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(Message started by: Nickspc on Feb 13th, 2006, 12:46pm)

Title: Intellectual Property and First Sale Doctrin
Post by Nickspc on Feb 13th, 2006, 12:46pm
Hi folks,

I am in a bit of a confussing spot.  I sell computers and software, and found that Microsoft states that by selling their software to the public, like the OEM versions, I am in violation of their intellectual property rights.

I cannot find any thing in any article, law, ordinance or other wrintg that would indicate I am in violation.

How this is sold:

I purchase the software, genuine Microsoft software I might add, from a supplier.  I then sell this, to the customer.

The software has never been installed or used before.  This has never been registered before.  This is ligitimate software manufacured by them.

They also inform me that i am in violation of a license agreement.  At the time of purchase, i did not see, read, sign or aknoledge any type of a license or license agreement.

Can anyone here help with the facts.  Can I sell what I buy.  Can i sell Microsoft Software that I buy from another source?

Thanks,
Nick
Nickspc

Title: Re: Intellectual Property and First Sale Doctrin
Post by Isaac on Feb 13th, 2006, 1:02pm
What does the license associated with the OEM software say?   It's very common to include provisions in the license of such software preventing sale without the sale of an acompanying computer.

In any event, courts have reached different conclusions about whether or not limits on resale are enforceable.  In fact I could point to different district courts in California reaching opposite conclusions on this issue involving very similar facts.   And even if the sale is allowed, if the license does not allow the end user to use the software, there is possibility of an indirect infringement theory being available.




Title: Re: Intellectual Property and First Sale Doctrin
Post by JimIvey on Feb 13th, 2006, 4:27pm
I think Nick raises an interesting point.  Is the shrink-wrap license applicable to a reseller -- someone who never agrees to the shrink-wrap license by opening it?

Suppose, hypothetically, I go to surpluscomputers.com and buy a PS2 mouse that comes bundled with an OEM version Windows Office Basic for $50.  Then, I sell the unopened Windows Office Basic on eBay, keeping the mouse.  Assume I wanted the mouse only and didn't want or need Windows Office Basic.

Perhaps the shrink wrap itself told me that I could either agree to the license and break the seal or return the product for a refund -- but could not re-sell the software.  How am I supposed to see that license if I never open the box?  To maximize resale value, I leave the shrink-wrap on the box and never even look at the shrink-wrap license on the disk(s) inside the box.  Can someone be bound by a contract they've never seen, let alone never took an affirmative act to signify agreement to be bound by the contract?  I don't think so.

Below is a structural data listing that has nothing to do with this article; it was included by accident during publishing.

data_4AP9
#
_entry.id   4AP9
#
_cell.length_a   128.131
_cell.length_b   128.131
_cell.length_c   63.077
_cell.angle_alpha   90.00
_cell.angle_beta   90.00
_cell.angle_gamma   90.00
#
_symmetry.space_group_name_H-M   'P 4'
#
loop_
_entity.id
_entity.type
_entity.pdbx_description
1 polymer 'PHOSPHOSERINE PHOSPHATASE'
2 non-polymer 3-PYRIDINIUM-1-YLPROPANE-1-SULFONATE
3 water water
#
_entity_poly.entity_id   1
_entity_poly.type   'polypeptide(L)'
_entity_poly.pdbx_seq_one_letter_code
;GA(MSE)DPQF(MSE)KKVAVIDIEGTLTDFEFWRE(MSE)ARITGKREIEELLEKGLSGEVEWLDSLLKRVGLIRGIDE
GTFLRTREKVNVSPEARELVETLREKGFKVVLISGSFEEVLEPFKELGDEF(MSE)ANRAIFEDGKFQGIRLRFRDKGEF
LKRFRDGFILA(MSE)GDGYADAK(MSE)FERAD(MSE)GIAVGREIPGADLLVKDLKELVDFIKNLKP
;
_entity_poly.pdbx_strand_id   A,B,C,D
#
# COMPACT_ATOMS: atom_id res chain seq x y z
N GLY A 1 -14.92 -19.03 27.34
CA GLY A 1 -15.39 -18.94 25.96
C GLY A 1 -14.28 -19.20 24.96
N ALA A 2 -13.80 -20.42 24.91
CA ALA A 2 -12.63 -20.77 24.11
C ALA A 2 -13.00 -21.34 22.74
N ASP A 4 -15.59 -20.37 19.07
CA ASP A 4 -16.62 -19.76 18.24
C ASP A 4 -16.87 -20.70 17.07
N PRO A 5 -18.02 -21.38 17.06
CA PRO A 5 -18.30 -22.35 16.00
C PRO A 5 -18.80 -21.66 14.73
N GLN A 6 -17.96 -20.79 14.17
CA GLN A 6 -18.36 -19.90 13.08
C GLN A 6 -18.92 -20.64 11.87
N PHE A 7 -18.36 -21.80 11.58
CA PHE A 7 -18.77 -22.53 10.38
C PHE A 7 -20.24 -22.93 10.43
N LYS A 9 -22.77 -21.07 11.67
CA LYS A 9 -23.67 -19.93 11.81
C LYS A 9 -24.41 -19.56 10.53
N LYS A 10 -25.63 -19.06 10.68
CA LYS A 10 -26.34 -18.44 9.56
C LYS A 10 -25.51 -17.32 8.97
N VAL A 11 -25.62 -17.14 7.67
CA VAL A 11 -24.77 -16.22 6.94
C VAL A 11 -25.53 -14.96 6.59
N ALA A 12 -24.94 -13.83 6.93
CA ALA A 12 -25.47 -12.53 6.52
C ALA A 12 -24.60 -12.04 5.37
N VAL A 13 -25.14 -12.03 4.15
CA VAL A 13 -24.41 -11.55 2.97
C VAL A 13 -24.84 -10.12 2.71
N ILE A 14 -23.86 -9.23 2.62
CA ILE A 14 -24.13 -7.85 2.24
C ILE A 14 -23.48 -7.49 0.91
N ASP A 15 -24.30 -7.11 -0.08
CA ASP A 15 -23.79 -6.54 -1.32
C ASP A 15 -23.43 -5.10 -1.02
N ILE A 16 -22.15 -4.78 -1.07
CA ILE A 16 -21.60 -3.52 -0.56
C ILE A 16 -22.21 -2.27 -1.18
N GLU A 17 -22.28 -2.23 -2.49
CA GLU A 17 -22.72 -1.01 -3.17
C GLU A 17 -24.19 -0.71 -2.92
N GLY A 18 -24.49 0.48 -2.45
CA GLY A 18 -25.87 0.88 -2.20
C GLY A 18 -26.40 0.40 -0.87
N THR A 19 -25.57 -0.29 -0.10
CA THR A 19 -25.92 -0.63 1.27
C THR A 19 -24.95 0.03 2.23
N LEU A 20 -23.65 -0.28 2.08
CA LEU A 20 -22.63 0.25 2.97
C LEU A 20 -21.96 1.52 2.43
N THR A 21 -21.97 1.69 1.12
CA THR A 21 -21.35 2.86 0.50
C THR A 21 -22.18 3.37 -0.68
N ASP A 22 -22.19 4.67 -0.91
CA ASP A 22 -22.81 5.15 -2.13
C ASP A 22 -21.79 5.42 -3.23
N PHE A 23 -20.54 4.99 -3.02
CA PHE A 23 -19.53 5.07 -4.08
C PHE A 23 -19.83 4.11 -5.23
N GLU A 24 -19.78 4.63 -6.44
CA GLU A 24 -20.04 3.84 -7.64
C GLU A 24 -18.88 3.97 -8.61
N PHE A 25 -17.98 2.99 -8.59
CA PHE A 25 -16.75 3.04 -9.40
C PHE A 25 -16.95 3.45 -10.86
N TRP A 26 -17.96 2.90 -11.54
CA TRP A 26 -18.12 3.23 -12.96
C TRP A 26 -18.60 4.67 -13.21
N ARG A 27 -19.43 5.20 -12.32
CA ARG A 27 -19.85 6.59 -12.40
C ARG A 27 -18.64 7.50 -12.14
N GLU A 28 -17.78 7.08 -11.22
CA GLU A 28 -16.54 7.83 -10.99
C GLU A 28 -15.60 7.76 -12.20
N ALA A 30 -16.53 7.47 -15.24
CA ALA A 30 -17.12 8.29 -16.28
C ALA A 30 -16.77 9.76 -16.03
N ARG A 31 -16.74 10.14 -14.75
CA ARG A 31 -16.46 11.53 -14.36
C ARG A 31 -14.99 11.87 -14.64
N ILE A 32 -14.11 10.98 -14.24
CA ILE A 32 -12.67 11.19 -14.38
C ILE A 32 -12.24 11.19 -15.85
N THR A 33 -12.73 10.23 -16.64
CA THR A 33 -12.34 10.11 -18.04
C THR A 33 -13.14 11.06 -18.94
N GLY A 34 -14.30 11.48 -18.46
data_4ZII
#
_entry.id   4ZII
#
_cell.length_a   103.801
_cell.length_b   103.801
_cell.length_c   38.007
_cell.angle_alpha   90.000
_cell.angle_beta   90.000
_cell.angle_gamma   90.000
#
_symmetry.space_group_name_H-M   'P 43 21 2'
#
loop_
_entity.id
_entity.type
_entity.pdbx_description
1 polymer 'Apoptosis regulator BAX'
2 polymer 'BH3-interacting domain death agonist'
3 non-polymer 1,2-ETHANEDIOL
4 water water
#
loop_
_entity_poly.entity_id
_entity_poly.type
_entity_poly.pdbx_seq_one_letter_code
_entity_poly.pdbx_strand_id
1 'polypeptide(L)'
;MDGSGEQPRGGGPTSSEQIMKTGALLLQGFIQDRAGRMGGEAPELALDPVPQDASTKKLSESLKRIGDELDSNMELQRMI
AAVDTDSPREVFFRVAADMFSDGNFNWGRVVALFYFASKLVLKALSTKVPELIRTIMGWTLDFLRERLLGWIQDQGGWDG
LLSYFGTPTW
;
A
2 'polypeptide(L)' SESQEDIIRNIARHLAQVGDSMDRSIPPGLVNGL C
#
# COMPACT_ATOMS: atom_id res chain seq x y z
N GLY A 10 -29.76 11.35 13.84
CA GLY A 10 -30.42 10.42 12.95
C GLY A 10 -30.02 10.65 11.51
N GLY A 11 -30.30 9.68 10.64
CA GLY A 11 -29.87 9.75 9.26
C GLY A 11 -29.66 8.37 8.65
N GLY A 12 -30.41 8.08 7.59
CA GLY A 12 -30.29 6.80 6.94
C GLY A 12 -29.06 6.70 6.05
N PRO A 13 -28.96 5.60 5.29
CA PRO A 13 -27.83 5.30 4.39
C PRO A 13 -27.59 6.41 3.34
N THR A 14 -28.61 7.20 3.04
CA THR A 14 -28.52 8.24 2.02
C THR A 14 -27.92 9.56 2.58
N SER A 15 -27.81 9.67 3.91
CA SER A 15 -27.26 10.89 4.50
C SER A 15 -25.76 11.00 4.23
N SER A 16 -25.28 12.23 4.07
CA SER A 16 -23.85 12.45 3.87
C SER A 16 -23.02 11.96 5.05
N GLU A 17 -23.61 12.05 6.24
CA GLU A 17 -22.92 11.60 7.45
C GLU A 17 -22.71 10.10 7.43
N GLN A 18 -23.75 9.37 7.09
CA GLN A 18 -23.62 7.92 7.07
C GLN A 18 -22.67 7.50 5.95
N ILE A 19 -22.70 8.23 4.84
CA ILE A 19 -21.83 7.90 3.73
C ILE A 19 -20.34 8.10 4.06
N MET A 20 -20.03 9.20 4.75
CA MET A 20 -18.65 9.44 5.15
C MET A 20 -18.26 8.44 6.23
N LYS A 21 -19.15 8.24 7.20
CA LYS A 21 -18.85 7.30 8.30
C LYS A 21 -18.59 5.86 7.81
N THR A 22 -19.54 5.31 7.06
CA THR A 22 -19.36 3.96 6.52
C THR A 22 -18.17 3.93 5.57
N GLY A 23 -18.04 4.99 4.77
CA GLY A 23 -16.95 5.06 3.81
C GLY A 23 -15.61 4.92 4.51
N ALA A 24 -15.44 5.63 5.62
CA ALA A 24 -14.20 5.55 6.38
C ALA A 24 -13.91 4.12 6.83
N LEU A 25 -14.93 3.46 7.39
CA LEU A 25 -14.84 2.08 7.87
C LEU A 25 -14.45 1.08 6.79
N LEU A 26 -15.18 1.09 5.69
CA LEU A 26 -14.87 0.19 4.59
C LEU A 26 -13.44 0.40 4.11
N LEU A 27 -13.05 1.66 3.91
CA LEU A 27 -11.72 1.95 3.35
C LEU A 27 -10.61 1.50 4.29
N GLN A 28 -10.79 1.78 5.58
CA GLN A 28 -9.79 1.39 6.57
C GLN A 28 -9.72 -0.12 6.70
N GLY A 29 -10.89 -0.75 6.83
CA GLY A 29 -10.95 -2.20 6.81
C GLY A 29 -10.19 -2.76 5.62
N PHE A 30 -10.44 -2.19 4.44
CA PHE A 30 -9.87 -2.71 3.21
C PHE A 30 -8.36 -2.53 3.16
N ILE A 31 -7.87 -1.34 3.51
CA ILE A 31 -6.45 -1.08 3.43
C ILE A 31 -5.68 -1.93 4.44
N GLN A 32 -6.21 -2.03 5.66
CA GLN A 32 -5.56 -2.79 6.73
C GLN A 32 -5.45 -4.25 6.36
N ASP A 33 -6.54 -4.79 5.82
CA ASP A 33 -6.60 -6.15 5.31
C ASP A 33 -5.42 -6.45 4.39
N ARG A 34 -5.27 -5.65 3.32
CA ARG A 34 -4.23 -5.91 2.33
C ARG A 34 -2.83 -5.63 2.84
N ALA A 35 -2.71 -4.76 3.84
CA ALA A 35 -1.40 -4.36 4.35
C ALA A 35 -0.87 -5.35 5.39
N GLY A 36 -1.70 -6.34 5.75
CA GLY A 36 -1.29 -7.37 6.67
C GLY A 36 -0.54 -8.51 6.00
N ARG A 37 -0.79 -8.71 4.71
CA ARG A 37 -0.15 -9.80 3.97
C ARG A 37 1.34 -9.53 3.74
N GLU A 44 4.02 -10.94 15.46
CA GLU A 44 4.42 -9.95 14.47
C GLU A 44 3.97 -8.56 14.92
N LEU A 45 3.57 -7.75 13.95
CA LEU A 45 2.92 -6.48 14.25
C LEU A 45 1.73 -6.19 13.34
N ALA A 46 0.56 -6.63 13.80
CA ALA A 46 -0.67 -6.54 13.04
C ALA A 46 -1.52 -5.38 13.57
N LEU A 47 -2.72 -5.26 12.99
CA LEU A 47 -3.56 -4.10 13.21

I don't think MSFT is on sound legal footing here.  However, as a practical matter, good luck to anyone who wants to duke it out with them in court over this issue.  Since when has what's right ever prevailed over all the money in the world?

Regards.

Title: Re: Intellectual Property and First Sale Doctrin
Post by Isaac on Feb 13th, 2006, 6:42pm
I'm familiar with a couple of cases in California federal district courts involving Adobe and a reseller. Adobe won one case and lost the other.

When considering first sale, you have to first establish that the person received copies in a way that exhausts the copyright holder's rights. I suspect that MS would argue that they don't release OEM versions of software in ways that allow it to legitimately end up in the hands of resellers.

If a licensed computer hardware vendor forks the software over to a reseller in violation of a MS license, the reseller might not gain a copy for which first sale applies.

Title: Re: Intellectual Property and First Sale Doctrin
Post by patentpilot on May 30th, 2006, 5:21am
My experience with MS, most of it less-than-pleasant, indicates that they grant a "use license" only.  Intel does some of the same thing.  In fact, when one sells (or gives away to a charitable organization) a computer with such code installed, the purchaser or donee does not receive rights to use the software.  This is a bit of a problem for large corporations when they want to donate their used machines to, for example, the local high school.  They must obtain a "special dispensation" from MS to do so.  I believe MS looks at it much as an auto dealer leasing a car.  You pay a one-time, up-front fee and are free to use the car for as long as you wish, but you don't own the car and you can't sell it.  (I suppose this would be called "freedom of contract".)



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